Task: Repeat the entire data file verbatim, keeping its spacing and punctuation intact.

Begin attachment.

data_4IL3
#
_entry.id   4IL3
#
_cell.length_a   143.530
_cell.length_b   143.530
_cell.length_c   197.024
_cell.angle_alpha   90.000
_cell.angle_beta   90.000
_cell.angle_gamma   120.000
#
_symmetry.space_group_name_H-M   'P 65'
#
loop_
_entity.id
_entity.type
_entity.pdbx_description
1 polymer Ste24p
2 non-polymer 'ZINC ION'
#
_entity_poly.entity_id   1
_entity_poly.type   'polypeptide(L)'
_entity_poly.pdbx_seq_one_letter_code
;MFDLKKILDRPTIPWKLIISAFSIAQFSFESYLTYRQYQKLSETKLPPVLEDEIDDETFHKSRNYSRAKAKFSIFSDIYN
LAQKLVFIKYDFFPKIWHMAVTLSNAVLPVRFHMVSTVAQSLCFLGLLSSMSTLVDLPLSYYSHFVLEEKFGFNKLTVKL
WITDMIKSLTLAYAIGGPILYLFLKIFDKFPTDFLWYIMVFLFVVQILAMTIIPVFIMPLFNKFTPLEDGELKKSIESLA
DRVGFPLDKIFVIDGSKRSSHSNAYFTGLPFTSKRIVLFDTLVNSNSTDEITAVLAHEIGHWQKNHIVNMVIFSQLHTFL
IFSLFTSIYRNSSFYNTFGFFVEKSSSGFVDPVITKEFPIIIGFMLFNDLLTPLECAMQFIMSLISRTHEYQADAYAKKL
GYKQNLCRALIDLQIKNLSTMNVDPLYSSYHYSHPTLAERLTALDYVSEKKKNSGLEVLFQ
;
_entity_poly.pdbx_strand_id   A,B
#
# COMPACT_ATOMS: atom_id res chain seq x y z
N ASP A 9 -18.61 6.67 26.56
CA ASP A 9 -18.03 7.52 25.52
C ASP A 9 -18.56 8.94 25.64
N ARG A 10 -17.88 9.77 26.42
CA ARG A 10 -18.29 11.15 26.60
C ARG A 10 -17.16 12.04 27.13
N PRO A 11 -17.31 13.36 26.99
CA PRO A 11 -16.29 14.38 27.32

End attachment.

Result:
data_4IL3
#
_entry.id   4IL3
#
_cell.length_a   143.530
_cell.length_b   143.530
_cell.length_c   197.024
_cell.angle_alpha   90.000
_cell.angle_beta   90.000
_cell.angle_gamma   120.000
#
_symmetry.space_group_name_H-M   'P 65'
#
loop_
_entity.id
_entity.type
_entity.pdbx_description
1 polymer Ste24p
2 non-polymer 'ZINC ION'
#
_entity_poly.entity_id   1
_entity_poly.type   'polypeptide(L)'
_entity_poly.pdbx_seq_one_letter_code
;MFDLKKILDRPTIPWKLIISAFSIAQFSFESYLTYRQYQKLSETKLPPVLEDEIDDETFHKSRNYSRAKAKFSIFSDIYN
LAQKLVFIKYDFFPKIWHMAVTLSNAVLPVRFHMVSTVAQSLCFLGLLSSMSTLVDLPLSYYSHFVLEEKFGFNKLTVKL
WITDMIKSLTLAYAIGGPILYLFLKIFDKFPTDFLWYIMVFLFVVQILAMTIIPVFIMPLFNKFTPLEDGELKKSIESLA
DRVGFPLDKIFVIDGSKRSSHSNAYFTGLPFTSKRIVLFDTLVNSNSTDEITAVLAHEIGHWQKNHIVNMVIFSQLHTFL
IFSLFTSIYRNSSFYNTFGFFVEKSSSGFVDPVITKEFPIIIGFMLFNDLLTPLECAMQFIMSLISRTHEYQADAYAKKL
GYKQNLCRALIDLQIKNLSTMNVDPLYSSYHYSHPTLAERLTALDYVSEKKKNSGLEVLFQ
;
_entity_poly.pdbx_strand_id   A,B
#
# COMPACT_ATOMS: atom_id res chain seq x y z
N ASP A 9 -18.61 6.67 26.56
CA ASP A 9 -18.03 7.52 25.52
C ASP A 9 -18.56 8.94 25.64
N ARG A 10 -17.88 9.77 26.42
CA ARG A 10 -18.29 11.15 26.60
C ARG A 10 -17.16 12.04 27.13
N PRO A 11 -17.31 13.36 26.99
CA PRO A 11 -16.29 14.38 27.32